Ever wanted to monitor your MOF synthesis on the cheap? Look no further, because Felicity’s Open Access paper describing how MOF scale-up can be improved using an open source, multi-channel monitor – all built for less than $100 – is now out in Scientific Reports! She used simultaneous temperature, turbidity, pH, and visible light absorbance to track the formation of STA-16(Ni), observing the reaction critical processes that guided the development of a faster and more efficient synthesis route to material with comparable porosity.

The work was performed while Felicity was a Part II student in Oxford during her project at Johnson Matthey, co-supervised by Tim Johnson, Stephen Poulson and Stephen Bennett.

Sensing the strain, quickly

When metal–organic frameworks (MOFs) adsorb small molecules their structures often change, sometimes really noticeably, sometimes in such small ways that it’s hard to see. In a collaboration with Kota Shiba, Genki Yoshikawa and Kosuke Minami at the National Institute for Materials Science, Japan, we put MOF nanoparticles on a unique sensor device, the membrane-type surface stress sensor (MSS), by inkjet printing and spray-coating, and found that the MSS can detect these changes really well. The volatile organic compounds (VOCs) that we tested can be detected even at parts-per-million levels (one hundred times more dilute that CO2). The response is different for different VOCs and different MOFs, which enables them to be easily discriminated. What’s more, because of the high external surface area of the MOF nanoparticles, the response of the MOF-MSS sensor is really quick–– it takes just seconds to get a reading. This could make such technology really useful for real-time monitoring of chemical processes or biomarkers in healthcare.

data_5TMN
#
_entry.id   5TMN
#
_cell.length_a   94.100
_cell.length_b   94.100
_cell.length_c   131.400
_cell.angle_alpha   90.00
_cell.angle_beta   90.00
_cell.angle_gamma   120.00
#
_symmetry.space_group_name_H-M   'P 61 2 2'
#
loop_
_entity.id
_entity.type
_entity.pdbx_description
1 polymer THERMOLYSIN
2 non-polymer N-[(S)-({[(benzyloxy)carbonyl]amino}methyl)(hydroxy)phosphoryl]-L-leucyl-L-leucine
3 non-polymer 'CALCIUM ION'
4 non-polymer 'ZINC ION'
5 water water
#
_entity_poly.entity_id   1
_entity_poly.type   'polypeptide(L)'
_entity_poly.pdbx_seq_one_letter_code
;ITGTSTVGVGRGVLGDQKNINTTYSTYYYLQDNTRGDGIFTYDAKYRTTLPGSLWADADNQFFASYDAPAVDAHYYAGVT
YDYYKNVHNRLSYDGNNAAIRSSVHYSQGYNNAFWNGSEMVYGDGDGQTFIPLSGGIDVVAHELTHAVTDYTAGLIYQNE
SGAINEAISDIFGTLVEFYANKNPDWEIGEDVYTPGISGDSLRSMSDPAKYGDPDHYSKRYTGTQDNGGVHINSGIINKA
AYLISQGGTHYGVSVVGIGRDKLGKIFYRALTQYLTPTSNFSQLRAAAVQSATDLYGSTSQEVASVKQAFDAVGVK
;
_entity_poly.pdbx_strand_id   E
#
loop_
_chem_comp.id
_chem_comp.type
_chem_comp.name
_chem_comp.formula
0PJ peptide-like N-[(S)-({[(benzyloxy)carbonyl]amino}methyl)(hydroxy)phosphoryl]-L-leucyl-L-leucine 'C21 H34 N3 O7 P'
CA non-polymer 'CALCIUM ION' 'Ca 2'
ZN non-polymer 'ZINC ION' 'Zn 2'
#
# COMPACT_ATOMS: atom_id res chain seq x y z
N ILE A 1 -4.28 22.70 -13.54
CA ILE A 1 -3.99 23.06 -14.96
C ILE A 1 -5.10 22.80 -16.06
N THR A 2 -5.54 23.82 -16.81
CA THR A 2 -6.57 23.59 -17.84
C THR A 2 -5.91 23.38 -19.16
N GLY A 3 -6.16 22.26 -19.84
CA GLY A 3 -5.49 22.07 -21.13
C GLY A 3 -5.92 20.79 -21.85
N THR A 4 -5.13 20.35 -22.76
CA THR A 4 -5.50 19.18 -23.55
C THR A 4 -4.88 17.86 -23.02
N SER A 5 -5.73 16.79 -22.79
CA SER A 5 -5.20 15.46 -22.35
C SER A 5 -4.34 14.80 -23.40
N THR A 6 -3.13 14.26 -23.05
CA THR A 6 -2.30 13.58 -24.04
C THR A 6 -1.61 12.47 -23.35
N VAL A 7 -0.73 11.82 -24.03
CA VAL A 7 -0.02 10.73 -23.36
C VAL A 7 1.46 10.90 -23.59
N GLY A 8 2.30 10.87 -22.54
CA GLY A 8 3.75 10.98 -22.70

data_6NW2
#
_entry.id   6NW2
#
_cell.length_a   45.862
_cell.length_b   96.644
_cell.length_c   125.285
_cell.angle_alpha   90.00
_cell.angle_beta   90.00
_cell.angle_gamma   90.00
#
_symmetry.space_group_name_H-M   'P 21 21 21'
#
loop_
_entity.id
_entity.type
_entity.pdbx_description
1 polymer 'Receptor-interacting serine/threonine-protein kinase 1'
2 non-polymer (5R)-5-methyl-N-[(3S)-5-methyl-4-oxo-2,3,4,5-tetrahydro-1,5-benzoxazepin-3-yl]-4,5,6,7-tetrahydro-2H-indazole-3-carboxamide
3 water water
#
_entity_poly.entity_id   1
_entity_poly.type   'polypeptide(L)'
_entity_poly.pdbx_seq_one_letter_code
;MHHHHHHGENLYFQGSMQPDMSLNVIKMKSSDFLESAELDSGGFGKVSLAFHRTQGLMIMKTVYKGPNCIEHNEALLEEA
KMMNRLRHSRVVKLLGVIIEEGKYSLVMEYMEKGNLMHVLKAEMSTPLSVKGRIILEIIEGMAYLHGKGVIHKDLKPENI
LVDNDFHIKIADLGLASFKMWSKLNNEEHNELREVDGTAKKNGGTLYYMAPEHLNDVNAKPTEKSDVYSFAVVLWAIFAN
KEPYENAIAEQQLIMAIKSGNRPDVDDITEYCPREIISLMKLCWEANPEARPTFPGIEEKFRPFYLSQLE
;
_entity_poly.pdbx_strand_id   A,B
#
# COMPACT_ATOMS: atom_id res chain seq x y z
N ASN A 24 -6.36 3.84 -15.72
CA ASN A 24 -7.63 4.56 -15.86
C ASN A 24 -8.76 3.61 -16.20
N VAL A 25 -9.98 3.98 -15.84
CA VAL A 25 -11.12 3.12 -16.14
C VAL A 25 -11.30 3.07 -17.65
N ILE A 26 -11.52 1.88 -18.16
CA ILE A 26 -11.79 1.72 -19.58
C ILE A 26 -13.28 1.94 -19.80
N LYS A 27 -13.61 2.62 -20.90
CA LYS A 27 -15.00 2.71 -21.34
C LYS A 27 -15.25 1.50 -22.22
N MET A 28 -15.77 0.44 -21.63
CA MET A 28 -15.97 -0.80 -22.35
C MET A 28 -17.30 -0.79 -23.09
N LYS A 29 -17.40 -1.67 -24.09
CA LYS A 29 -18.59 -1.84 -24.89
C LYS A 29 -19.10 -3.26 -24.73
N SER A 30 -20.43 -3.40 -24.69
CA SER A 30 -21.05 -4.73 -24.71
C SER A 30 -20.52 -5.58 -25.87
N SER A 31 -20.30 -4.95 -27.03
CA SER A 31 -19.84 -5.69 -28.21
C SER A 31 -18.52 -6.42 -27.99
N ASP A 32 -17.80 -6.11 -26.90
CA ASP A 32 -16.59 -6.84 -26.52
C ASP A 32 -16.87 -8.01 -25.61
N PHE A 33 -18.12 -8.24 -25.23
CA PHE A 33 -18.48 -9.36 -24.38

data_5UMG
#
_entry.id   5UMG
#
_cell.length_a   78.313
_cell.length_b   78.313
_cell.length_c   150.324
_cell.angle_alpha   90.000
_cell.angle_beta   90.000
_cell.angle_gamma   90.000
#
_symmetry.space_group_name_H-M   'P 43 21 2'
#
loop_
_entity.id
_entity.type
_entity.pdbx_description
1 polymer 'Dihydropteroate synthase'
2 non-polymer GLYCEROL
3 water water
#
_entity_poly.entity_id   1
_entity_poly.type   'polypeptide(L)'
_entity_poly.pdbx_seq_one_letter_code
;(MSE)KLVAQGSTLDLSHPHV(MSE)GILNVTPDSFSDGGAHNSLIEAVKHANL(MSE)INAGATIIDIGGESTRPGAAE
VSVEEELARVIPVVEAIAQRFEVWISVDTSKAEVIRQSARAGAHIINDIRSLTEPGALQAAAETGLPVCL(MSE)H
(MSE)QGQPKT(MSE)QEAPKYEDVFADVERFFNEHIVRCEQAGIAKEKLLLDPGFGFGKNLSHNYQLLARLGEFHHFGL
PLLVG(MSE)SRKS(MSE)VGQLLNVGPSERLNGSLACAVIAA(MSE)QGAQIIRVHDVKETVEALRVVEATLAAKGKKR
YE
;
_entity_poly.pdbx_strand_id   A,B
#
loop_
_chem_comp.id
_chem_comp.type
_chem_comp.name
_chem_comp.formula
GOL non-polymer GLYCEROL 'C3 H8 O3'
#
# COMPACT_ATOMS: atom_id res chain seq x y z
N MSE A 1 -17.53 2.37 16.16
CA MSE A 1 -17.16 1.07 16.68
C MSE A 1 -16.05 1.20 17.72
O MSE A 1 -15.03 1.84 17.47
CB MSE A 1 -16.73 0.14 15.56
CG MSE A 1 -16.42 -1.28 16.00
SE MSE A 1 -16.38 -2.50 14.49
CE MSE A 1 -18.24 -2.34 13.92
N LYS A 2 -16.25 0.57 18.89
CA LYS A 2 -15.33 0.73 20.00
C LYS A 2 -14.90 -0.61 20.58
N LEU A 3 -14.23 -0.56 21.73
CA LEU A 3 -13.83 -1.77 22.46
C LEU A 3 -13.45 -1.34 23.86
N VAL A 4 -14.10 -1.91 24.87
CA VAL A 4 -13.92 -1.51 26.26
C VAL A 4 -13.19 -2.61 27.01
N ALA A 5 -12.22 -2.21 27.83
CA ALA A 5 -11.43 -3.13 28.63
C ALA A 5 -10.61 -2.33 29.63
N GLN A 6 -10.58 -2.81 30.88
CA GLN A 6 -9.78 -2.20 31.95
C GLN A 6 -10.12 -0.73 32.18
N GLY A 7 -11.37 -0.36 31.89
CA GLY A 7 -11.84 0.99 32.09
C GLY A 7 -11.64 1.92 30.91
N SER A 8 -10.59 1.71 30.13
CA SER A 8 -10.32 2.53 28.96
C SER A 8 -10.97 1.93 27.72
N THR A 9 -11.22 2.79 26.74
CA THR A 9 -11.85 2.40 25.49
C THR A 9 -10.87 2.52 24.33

The paper, “Strain-based chemical sensing using metal–organic framework nanoparticles” is published in the Journal of Materials Chemistry A. See our publications for more details.

Squeezing conductivity from a molecular crystal

Most molecular materials don’t conduct electricity well because the electrons in them can’t travel around easily. Materials that do conduct have pathways for their electrons, formed by overlapping atomic orbitals–the space where electrons usually stay–between molecules. In order to increase the conductivity of a molecular crystal, Nickel 5,6-dihydro-1,4-dithiin-2,3-dithiolate, we used high pressure to squeeze the molecules together.

This work was an international collaboration with some really talented scientists in the RIKEN institute, Japan, Kumamoto University, Japan, and Diamond Light Source synchrotron, UK.

Hengbo and Reizo at RIKEN made the molecular crystals and measured their conductivity under high pressure. They did this by attaching tiny wires to the crystal inside a Diamond Anvil Cell (DAC)–a device that generates pressure larger than found at the bottom of the ocean. They found that, whilst normally the crystal didn’t conduct electricity at all, when it was squeezed its conductivity increased dramatically.

In order to understand why, we used X-ray diffraction to work out the crystal structure–where the atoms are and how they are bonded together. Aided by Chloe and Mark, we fired intense X-ray beams produced at Diamond Light Source through our crystal in the DAC and measure how they scattered. From the scattering, we could show for the first time that the molecules got closer and closer together under pressure.

The final piece in the puzzle came from Takao at Kumamoto, who used theoretical calculations based on the X-ray crystal structures to work out the changes in orbital interactions. And the calculations showed that the orbitals between the molecules indeed overlapped more and more with pressure, explaining why the crystals’ conductivity got higher.

A link to the paper can be found here. It’s Open Access, meaning anyone can read it for free!

Thanks and well done to Hengbo, Takao, Chloe, Reizo and Mark!